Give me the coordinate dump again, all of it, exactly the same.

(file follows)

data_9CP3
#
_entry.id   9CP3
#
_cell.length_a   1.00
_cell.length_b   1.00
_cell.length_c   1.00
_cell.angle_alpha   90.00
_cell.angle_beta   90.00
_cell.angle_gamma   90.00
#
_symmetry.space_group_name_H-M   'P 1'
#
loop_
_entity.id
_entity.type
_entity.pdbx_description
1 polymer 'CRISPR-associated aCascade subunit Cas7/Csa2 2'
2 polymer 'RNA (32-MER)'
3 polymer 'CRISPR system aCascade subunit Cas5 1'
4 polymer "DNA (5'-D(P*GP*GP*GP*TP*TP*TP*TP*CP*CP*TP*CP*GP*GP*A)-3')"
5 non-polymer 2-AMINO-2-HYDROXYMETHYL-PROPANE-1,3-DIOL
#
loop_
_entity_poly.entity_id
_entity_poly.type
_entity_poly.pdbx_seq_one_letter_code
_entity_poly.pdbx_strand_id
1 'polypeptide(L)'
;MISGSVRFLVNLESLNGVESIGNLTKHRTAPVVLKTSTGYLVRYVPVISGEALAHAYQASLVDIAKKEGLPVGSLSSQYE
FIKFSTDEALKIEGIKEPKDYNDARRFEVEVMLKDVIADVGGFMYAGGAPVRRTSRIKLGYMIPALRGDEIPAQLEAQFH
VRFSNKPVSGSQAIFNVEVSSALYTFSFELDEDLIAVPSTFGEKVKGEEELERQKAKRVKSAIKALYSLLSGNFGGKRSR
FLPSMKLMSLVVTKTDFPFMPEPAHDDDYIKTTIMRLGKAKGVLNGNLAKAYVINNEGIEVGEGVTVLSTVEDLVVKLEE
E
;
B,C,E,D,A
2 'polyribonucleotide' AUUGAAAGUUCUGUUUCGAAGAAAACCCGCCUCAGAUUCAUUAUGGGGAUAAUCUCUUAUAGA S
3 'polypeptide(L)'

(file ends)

data_9CP3
#
_entry.id   9CP3
#
_cell.length_a   1.00
_cell.length_b   1.00
_cell.length_c   1.00
_cell.angle_alpha   90.00
_cell.angle_beta   90.00
_cell.angle_gamma   90.00
#
_symmetry.space_group_name_H-M   'P 1'
#
loop_
_entity.id
_entity.type
_entity.pdbx_description
1 polymer 'CRISPR-associated aCascade subunit Cas7/Csa2 2'
2 polymer 'RNA (32-MER)'
3 polymer 'CRISPR system aCascade subunit Cas5 1'
4 polymer "DNA (5'-D(P*GP*GP*GP*TP*TP*TP*TP*CP*CP*TP*CP*GP*GP*A)-3')"
5 non-polymer 2-AMINO-2-HYDROXYMETHYL-PROPANE-1,3-DIOL
#
loop_
_entity_poly.entity_id
_entity_poly.type
_entity_poly.pdbx_seq_one_letter_code
_entity_poly.pdbx_strand_id
1 'polypeptide(L)'
;MISGSVRFLVNLESLNGVESIGNLTKHRTAPVVLKTSTGYLVRYVPVISGEALAHAYQASLVDIAKKEGLPVGSLSSQYE
FIKFSTDEALKIEGIKEPKDYNDARRFEVEVMLKDVIADVGGFMYAGGAPVRRTSRIKLGYMIPALRGDEIPAQLEAQFH
VRFSNKPVSGSQAIFNVEVSSALYTFSFELDEDLIAVPSTFGEKVKGEEELERQKAKRVKSAIKALYSLLSGNFGGKRSR
FLPSMKLMSLVVTKTDFPFMPEPAHDDDYIKTTIMRLGKAKGVLNGNLAKAYVINNEGIEVGEGVTVLSTVEDLVVKLEE
E
;
B,C,E,D,A
2 'polyribonucleotide' AUUGAAAGUUCUGUUUCGAAGAAAACCCGCCUCAGAUUCAUUAUGGGGAUAAUCUCUUAUAGA S
3 'polypeptide(L)'